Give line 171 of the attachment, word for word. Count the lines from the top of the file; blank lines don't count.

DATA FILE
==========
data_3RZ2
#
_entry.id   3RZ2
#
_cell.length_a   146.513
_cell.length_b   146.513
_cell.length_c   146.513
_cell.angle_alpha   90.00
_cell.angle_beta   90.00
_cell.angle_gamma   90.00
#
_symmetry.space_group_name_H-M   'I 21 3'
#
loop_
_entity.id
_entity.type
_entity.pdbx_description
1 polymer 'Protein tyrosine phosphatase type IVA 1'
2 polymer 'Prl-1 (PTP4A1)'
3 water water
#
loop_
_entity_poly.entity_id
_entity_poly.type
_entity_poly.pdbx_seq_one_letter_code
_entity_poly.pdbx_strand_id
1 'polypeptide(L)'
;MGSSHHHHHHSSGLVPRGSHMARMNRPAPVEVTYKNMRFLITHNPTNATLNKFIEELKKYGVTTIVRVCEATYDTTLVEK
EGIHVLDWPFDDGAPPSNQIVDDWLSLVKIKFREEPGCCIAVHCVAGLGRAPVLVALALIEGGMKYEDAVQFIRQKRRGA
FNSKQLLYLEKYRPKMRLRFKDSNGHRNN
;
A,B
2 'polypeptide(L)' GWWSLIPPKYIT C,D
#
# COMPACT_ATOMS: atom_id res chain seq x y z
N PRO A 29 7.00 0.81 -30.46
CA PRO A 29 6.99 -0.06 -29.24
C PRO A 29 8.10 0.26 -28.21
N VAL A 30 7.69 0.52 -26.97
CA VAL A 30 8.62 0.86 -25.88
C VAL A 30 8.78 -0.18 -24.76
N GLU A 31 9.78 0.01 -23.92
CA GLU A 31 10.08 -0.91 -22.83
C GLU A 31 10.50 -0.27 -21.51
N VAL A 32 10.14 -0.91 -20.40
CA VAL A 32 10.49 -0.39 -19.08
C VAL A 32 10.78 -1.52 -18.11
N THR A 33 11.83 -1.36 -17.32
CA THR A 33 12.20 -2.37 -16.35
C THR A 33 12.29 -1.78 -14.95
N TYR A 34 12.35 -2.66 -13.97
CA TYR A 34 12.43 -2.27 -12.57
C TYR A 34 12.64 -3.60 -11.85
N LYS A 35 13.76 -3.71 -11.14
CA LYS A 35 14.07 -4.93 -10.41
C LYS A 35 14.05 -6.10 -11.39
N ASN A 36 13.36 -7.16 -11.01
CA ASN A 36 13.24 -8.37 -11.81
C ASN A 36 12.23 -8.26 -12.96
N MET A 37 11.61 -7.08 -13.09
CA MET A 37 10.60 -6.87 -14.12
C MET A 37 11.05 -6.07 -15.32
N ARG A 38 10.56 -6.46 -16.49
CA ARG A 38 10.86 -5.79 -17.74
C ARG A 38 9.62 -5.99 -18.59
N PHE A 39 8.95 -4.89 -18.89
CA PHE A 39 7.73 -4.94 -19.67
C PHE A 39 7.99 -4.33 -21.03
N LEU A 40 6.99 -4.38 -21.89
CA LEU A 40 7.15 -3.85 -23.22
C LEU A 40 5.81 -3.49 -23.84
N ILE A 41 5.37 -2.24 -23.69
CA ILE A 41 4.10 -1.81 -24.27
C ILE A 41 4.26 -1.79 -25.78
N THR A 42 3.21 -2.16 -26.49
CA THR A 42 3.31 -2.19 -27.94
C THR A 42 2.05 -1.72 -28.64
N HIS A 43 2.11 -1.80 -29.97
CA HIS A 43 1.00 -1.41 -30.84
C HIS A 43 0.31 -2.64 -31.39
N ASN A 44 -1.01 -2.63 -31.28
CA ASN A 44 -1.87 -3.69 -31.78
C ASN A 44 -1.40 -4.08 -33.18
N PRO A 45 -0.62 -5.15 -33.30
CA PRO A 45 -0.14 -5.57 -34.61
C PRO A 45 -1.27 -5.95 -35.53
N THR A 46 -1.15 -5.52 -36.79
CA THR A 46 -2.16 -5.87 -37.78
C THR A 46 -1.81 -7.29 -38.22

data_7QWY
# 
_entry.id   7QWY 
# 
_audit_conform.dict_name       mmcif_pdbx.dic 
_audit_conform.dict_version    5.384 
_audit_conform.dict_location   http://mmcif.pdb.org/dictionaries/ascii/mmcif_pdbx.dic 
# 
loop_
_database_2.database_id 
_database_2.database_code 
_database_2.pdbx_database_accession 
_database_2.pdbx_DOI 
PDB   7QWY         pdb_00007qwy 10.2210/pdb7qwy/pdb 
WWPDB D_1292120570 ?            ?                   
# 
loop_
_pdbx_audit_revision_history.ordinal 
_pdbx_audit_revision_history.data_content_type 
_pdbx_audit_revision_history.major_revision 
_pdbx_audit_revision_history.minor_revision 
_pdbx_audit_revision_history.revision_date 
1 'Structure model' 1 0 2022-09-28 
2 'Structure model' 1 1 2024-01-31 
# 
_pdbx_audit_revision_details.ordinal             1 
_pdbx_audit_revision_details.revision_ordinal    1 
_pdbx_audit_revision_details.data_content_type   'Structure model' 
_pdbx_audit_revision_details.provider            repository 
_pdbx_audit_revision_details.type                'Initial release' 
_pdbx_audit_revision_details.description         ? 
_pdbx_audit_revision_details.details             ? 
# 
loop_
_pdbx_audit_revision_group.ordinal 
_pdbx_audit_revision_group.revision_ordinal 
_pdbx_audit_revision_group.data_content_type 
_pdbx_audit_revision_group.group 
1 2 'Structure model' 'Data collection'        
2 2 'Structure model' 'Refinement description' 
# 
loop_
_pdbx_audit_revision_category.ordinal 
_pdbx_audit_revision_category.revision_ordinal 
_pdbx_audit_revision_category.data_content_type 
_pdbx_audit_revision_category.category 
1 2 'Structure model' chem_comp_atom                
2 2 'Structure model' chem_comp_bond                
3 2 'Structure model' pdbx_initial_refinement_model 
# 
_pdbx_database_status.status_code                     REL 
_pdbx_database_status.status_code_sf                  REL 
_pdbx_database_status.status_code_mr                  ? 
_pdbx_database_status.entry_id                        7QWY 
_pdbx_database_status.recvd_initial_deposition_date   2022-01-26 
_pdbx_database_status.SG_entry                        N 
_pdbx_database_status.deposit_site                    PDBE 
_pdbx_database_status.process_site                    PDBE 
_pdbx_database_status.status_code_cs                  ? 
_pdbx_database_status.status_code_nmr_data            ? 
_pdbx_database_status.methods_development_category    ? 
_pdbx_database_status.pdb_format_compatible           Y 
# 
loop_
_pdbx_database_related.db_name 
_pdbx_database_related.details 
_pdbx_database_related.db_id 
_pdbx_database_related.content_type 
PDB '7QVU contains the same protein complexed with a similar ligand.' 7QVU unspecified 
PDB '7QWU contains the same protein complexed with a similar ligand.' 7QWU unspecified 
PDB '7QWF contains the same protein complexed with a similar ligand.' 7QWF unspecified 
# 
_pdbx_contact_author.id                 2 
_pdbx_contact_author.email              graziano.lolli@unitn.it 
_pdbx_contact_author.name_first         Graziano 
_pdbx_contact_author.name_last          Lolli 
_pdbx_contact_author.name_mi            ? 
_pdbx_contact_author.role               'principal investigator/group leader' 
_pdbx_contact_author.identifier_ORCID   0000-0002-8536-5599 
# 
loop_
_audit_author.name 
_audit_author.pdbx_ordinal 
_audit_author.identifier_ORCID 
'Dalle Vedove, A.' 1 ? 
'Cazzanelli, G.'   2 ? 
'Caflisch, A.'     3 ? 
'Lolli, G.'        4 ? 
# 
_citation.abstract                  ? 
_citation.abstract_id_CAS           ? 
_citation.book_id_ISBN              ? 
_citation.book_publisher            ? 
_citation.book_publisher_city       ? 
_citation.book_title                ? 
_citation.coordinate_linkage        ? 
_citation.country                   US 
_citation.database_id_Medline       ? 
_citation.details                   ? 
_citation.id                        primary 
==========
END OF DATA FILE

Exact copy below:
_audit_author.name 